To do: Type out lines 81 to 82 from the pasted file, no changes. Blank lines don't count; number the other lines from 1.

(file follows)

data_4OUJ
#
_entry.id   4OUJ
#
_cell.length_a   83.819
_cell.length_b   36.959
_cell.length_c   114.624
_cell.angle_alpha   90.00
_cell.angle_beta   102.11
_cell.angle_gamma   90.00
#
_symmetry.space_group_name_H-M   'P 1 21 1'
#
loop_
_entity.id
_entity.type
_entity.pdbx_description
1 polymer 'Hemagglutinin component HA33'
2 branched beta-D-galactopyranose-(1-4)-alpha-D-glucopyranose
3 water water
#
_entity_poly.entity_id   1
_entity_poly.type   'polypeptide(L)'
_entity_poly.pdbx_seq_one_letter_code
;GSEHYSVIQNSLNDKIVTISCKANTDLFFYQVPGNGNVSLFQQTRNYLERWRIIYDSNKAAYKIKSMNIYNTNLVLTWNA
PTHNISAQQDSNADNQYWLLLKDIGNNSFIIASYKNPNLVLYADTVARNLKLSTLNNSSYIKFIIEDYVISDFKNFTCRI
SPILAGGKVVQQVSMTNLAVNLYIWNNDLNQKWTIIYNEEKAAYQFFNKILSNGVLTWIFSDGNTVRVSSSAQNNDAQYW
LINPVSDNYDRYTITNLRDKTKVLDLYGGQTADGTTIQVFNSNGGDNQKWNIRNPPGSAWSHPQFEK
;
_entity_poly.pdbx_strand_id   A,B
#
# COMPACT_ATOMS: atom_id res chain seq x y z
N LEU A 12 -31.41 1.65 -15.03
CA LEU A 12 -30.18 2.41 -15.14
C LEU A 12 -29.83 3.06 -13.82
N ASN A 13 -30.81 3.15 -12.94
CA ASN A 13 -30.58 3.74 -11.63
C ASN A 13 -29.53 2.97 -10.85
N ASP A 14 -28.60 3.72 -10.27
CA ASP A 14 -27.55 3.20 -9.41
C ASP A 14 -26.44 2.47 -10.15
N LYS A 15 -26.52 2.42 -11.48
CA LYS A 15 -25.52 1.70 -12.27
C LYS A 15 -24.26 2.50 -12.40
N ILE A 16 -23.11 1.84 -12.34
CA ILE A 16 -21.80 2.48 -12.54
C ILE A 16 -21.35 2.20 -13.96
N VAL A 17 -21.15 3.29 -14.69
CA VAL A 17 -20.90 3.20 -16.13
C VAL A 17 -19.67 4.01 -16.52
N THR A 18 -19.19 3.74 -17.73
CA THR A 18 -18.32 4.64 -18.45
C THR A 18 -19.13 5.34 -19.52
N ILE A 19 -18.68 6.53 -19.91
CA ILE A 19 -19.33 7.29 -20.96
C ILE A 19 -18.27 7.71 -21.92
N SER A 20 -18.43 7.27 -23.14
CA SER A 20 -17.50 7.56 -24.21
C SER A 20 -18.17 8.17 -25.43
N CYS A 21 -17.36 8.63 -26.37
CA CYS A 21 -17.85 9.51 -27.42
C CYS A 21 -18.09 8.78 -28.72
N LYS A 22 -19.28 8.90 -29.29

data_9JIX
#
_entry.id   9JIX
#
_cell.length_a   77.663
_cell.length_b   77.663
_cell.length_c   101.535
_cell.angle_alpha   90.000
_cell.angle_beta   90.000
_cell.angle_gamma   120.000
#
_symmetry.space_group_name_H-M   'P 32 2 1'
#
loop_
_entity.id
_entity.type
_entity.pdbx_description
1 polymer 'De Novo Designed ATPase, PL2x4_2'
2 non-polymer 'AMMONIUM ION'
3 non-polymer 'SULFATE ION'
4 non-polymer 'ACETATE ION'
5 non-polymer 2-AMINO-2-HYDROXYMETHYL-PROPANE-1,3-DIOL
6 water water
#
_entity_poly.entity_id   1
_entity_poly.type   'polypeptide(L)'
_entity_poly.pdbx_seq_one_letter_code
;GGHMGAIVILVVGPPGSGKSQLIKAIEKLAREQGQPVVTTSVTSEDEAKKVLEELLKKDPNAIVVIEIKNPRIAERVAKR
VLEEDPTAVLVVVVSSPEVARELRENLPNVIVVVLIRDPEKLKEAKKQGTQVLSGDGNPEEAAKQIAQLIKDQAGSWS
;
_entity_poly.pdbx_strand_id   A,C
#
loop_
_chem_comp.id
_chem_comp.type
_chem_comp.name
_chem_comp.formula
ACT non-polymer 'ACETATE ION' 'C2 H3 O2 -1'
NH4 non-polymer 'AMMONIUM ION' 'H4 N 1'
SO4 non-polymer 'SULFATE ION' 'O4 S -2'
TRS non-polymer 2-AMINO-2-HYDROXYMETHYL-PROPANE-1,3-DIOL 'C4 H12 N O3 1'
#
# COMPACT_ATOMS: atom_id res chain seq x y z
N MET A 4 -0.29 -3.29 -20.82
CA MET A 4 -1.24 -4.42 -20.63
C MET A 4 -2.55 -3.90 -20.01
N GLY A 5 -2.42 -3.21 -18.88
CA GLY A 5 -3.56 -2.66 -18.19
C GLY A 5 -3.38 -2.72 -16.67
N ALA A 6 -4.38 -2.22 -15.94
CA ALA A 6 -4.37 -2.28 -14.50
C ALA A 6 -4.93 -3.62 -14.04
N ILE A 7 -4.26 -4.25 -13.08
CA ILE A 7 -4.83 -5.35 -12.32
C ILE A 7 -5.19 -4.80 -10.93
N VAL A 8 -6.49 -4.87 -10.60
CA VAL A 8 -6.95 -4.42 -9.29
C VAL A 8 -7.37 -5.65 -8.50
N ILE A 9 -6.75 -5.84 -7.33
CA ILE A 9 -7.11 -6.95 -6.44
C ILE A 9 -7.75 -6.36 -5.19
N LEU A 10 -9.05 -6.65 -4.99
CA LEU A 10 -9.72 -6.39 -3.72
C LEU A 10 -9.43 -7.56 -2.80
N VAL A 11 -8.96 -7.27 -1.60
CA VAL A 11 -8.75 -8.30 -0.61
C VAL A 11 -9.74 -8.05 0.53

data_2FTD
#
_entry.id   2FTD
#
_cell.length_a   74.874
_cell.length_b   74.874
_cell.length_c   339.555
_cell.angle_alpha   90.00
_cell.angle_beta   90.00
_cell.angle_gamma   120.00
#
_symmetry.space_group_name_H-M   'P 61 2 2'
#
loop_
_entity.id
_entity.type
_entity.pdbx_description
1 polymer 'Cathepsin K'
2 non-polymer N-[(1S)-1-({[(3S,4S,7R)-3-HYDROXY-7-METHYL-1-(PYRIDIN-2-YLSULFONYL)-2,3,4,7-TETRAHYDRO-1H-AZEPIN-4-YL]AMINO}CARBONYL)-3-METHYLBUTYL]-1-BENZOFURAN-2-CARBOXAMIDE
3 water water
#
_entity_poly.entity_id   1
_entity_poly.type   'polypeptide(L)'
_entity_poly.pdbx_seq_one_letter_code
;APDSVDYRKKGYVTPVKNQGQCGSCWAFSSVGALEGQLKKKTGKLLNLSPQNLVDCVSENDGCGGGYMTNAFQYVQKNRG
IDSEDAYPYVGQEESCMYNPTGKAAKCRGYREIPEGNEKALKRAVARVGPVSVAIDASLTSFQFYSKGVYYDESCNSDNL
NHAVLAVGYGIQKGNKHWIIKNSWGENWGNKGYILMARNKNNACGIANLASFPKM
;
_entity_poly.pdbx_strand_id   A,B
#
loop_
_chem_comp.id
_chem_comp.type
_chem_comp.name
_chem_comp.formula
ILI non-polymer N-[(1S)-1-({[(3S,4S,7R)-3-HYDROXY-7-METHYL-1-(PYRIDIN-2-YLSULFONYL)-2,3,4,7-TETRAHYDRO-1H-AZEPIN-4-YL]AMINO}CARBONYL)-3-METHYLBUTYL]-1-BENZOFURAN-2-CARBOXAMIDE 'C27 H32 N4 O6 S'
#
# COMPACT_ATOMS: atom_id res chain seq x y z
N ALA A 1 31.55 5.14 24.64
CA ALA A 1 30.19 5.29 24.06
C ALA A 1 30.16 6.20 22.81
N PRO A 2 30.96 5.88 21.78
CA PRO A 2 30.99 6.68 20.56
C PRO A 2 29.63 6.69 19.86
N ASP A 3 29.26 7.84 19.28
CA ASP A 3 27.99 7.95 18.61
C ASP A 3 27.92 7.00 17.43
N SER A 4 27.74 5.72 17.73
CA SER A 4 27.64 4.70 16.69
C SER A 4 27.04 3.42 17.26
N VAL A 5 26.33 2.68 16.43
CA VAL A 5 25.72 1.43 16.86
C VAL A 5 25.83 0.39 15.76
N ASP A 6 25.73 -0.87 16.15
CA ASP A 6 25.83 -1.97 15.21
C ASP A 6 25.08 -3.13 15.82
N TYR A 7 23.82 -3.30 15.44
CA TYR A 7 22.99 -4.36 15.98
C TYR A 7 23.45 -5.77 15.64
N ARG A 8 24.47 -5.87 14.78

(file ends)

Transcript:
1 polymer 'De Novo Designed ATPase, PL2x4_2'
2 non-polymer 'AMMONIUM ION'